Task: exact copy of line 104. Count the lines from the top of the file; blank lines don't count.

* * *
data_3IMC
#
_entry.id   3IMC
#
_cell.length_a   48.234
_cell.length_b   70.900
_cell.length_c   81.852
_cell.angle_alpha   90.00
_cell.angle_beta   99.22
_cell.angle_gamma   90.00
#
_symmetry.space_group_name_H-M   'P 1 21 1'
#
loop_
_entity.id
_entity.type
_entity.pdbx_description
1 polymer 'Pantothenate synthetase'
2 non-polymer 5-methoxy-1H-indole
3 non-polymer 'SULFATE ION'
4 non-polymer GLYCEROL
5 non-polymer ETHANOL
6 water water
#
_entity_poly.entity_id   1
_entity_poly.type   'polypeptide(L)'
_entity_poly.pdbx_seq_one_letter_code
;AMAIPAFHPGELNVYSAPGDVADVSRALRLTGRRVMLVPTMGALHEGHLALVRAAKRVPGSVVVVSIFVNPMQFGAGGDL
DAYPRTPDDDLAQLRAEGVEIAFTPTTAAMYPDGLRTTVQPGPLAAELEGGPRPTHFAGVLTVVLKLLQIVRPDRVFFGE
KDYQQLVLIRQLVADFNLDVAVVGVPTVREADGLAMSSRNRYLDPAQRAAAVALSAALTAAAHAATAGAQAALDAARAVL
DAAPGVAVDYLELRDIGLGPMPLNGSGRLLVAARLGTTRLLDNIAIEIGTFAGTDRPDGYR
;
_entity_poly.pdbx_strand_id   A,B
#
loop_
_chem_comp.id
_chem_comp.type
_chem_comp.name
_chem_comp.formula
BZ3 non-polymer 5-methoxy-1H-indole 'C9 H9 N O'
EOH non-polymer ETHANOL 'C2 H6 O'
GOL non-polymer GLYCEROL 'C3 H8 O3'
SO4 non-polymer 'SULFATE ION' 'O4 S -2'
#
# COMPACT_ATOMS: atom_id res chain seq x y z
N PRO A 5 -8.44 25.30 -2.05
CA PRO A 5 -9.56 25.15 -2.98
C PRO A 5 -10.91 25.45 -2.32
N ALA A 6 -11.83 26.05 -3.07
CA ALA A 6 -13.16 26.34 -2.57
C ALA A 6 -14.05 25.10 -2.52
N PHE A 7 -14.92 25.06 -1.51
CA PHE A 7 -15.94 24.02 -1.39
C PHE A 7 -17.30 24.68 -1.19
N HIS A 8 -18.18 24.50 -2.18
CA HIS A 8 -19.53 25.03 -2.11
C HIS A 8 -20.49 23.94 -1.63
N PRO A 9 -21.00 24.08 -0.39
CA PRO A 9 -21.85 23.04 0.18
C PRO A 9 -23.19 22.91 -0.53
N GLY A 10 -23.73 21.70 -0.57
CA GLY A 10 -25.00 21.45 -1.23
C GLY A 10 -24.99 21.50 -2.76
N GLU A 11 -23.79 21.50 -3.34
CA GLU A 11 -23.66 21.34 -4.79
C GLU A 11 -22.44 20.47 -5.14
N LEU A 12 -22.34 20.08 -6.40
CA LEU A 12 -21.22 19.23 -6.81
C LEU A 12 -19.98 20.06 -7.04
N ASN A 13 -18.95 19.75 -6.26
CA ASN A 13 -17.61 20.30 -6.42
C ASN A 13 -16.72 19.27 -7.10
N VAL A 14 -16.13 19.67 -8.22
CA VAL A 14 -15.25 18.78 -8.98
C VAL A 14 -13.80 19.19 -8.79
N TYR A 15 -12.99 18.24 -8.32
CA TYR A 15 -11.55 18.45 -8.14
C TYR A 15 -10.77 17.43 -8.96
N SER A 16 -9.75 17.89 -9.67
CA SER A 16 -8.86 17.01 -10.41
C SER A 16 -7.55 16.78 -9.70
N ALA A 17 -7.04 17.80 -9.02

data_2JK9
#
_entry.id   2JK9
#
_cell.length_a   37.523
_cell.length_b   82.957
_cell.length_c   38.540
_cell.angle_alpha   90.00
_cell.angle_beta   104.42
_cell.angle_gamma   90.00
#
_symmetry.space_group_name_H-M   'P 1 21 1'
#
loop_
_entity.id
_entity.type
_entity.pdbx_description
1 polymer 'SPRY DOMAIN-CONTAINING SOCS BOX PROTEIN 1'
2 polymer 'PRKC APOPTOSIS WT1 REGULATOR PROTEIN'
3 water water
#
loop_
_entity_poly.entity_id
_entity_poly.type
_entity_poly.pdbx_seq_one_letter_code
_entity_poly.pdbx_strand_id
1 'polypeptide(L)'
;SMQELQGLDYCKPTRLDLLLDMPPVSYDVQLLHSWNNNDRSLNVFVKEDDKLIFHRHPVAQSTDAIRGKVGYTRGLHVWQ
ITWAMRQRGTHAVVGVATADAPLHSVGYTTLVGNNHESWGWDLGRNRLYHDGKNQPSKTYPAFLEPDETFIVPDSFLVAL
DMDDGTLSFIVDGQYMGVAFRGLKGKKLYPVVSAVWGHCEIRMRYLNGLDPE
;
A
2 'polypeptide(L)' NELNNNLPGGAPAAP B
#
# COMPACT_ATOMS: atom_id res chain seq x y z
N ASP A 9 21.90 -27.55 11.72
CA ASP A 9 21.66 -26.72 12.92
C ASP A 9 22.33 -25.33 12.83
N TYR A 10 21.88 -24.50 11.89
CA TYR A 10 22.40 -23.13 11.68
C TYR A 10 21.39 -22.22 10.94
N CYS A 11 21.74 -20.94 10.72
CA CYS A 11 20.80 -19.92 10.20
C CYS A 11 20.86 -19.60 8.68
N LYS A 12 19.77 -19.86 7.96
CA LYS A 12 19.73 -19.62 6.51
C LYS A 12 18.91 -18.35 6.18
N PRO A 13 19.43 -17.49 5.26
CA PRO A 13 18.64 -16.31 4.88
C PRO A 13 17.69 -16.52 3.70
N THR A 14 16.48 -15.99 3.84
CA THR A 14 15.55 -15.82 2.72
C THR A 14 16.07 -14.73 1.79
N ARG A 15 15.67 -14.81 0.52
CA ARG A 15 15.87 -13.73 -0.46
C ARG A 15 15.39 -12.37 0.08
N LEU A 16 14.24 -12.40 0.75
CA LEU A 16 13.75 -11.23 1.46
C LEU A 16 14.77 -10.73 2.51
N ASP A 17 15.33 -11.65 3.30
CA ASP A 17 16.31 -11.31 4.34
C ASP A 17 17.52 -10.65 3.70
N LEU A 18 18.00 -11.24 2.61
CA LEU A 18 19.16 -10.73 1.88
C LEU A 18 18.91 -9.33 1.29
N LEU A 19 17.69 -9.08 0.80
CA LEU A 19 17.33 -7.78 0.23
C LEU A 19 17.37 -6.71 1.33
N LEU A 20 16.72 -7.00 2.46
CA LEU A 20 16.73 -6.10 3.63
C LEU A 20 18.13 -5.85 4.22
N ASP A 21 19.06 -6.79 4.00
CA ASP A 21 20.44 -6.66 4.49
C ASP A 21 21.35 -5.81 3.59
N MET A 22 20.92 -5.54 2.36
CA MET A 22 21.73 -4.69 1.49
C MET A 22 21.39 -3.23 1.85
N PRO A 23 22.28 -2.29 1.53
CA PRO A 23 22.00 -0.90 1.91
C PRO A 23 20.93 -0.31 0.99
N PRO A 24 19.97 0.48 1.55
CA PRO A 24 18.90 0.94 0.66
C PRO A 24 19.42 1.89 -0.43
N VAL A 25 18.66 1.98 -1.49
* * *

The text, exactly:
loop_